Happy Christmas from the Covent Garden General Stores
On this day in 1987, I started on a grand adventure. I left Pennsylvania to spend six weeks in London. Upon my return, I relocated to California, where I have lived since 1988.
Growing up in a small coal-mining town, tradition was very important, especially at Christmas. I miss those traditions that I took for granted all those years ago. I can’t even count on being able to maintain the silly little traditions that I used to keep when I had my apartment.
But this isn’t the first Christmas that I spent without a permanent residence. In 1987, I decided to leave Pennsylvania and move to sunny California, after a six-week detour to London. I loved spending the holidays alone in cold, gloomy London, where it started to get dark every day around 3 PM. It was almost like a Dickens story come to life. I didn’t have a lot of money, but I walked through the city, exploring different areas and watching people prepare for the holidays. I kept returning to Oxford Street, festooned with rows of colorful holiday decorations that spanned the street. Just looking up at the festive lights made me happy. Also, the main branch of the Topshop was on Oxford Street. I bought a floor length fake fur leopard coat there that looked like a big bathrobe when I got it back to America. I hung out in Harrods a lot, after I found out I could walk to Knightsbridge from my “flatlet” near Victoria Station. I bought my Christmas dinner there – a small baked chicken, a plum pudding and some forgotten casserole. At the Covent Garden General Store, a shop filled with useless trinkets and Christmas decorations, I bought little gifts to take back to friends. I didn’t buy anything for myself there, except a big red plastic shopping bag emblazoned with a photo of Santa and the words “Happy Christmas.”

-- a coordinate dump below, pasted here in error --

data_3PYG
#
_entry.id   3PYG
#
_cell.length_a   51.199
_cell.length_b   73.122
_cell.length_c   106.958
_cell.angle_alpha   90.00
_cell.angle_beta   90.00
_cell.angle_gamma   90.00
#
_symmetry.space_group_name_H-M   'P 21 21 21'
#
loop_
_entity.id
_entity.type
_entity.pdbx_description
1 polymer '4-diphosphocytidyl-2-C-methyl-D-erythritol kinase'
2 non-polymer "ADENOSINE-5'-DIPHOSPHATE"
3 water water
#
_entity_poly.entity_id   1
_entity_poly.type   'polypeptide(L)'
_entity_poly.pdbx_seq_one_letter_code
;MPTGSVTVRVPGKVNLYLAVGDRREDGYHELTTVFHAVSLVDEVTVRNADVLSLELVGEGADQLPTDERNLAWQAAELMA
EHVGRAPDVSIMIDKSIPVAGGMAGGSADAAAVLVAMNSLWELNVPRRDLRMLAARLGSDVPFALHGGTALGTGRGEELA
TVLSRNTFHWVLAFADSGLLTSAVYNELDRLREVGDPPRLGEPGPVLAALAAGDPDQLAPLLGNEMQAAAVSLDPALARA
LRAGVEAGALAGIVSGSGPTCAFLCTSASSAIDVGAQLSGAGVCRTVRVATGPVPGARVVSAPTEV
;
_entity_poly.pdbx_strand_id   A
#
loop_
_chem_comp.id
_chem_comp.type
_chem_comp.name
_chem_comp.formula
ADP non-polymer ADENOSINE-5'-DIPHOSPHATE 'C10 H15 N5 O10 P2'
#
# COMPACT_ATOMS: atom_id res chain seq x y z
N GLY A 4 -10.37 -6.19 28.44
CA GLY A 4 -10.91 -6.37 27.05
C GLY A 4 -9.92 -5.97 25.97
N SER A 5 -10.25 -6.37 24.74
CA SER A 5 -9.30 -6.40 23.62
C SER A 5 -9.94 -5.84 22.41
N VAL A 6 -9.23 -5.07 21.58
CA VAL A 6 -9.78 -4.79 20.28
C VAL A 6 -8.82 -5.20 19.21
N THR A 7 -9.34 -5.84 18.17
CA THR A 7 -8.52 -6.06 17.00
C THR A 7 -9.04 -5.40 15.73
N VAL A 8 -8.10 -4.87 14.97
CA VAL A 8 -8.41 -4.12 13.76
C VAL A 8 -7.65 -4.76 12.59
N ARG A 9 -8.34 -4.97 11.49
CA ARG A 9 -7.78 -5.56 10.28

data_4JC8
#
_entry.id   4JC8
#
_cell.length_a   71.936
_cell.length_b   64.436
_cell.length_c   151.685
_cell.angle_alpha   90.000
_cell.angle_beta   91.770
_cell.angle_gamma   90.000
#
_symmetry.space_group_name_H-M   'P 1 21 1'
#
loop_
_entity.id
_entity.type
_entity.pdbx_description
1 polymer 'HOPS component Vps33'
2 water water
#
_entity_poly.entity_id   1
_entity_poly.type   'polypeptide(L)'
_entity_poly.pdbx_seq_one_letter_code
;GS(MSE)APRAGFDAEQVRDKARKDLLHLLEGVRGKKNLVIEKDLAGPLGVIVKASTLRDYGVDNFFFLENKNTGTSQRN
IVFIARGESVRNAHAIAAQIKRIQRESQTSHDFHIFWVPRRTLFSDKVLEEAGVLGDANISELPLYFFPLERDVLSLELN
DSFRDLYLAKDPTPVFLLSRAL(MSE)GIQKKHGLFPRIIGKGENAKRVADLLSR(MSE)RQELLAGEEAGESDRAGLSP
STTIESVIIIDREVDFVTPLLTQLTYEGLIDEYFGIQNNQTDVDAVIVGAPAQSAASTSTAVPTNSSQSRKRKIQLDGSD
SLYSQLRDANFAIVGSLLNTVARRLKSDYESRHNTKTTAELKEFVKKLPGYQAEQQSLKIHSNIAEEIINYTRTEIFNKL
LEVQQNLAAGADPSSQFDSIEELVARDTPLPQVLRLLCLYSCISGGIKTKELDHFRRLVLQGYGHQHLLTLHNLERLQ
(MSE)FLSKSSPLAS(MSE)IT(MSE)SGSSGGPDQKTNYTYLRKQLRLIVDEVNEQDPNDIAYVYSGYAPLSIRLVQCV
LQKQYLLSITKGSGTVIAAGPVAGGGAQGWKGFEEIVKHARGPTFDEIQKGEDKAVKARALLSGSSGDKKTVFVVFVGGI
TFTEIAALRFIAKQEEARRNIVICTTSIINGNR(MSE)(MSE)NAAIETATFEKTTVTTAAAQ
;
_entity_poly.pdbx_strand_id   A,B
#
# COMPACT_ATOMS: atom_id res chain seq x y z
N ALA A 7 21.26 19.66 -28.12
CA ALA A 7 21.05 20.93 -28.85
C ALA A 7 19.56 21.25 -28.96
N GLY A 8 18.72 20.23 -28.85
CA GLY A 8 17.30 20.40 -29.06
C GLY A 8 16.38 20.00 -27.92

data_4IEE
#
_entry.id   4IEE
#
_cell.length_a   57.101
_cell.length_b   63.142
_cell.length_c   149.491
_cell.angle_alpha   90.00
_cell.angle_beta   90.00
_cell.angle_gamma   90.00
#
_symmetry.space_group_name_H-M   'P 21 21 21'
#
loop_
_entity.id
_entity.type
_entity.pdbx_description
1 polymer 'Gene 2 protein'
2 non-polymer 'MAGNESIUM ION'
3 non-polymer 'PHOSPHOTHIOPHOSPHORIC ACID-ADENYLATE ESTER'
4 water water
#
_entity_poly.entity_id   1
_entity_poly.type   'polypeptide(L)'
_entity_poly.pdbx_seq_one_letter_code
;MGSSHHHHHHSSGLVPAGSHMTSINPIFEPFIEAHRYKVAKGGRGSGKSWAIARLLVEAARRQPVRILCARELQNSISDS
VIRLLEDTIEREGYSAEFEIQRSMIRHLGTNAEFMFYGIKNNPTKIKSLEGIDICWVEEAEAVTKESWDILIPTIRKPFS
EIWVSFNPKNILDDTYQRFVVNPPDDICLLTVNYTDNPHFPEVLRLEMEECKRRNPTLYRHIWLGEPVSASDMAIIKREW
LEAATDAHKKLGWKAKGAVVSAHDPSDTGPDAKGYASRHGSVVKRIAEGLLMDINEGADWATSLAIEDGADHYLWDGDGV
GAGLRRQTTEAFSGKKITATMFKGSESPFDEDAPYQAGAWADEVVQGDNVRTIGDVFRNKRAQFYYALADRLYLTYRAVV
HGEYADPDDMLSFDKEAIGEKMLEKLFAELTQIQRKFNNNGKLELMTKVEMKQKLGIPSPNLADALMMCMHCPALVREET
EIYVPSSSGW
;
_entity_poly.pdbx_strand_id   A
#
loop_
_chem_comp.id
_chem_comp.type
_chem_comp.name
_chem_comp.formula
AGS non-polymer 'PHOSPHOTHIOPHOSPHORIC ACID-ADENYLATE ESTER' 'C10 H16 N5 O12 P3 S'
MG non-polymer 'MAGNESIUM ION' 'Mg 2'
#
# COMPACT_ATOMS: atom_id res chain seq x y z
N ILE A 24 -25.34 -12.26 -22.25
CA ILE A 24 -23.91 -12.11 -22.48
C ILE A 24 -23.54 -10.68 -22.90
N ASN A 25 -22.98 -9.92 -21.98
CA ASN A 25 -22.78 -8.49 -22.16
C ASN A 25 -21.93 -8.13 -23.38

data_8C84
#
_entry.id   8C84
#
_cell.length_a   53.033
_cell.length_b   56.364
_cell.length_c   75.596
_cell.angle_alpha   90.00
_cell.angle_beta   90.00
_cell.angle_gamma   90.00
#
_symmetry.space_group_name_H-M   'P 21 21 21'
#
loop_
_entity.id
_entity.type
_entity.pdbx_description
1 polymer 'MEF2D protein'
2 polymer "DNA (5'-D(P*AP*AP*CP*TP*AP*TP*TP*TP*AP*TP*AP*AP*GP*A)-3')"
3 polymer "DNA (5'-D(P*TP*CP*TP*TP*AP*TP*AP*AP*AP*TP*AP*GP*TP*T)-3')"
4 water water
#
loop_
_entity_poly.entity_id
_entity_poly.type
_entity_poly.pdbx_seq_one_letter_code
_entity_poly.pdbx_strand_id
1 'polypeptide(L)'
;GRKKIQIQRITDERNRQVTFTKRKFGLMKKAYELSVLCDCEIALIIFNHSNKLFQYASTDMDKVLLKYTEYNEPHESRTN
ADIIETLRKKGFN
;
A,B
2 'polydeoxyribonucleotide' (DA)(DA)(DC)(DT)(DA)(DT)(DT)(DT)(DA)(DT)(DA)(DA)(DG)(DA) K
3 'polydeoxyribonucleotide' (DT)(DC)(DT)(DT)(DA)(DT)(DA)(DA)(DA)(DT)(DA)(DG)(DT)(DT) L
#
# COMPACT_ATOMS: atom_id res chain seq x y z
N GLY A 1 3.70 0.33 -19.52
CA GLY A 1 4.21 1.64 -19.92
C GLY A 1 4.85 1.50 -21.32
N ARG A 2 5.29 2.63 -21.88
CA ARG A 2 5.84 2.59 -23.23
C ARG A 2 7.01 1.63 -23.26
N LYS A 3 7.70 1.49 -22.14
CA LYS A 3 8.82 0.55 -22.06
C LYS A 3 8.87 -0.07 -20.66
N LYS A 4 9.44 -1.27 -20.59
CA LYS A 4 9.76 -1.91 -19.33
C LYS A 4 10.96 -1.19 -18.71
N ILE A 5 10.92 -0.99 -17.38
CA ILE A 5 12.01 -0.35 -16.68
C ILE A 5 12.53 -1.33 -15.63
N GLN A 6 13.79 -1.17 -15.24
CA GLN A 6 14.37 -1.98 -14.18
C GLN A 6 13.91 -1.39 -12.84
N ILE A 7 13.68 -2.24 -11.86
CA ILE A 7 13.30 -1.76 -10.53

On Christmas Day, I watched the Queen’s holiday greeting on the tiny television in my flat. I made calls to friends back home, listened to Christmas music, hung up my red Christmas bag, and strutted around the room in my leopard coat/bathrobe. It was a cold dreary day, but I had lots of tea to keep me warm. I watched holiday pantomimes on television, read the Christmas cards that friends sent from Pennsylvania, and celebrated my good fortune of being able to spend Christmas in another country.
I still have that red bag with rosy-cheeked Father Christmas. I recently bought a leopard jacket at Thrift Town for four dollars, a new phone with unlimited minutes, and I still have last year’s holiday purchase of two CDs of heavy metal Christmas songs. I’ve got tea and a Harrods cup. Maybe I’ll be able to get a new television so I can watch the “Yule Log” on Christmas morning and play my DVD of Patrick Stewart as Ebenezer Scrooge. And I can celebrate my good fortune of still being alive twenty-five years later. Time to continue the traditions.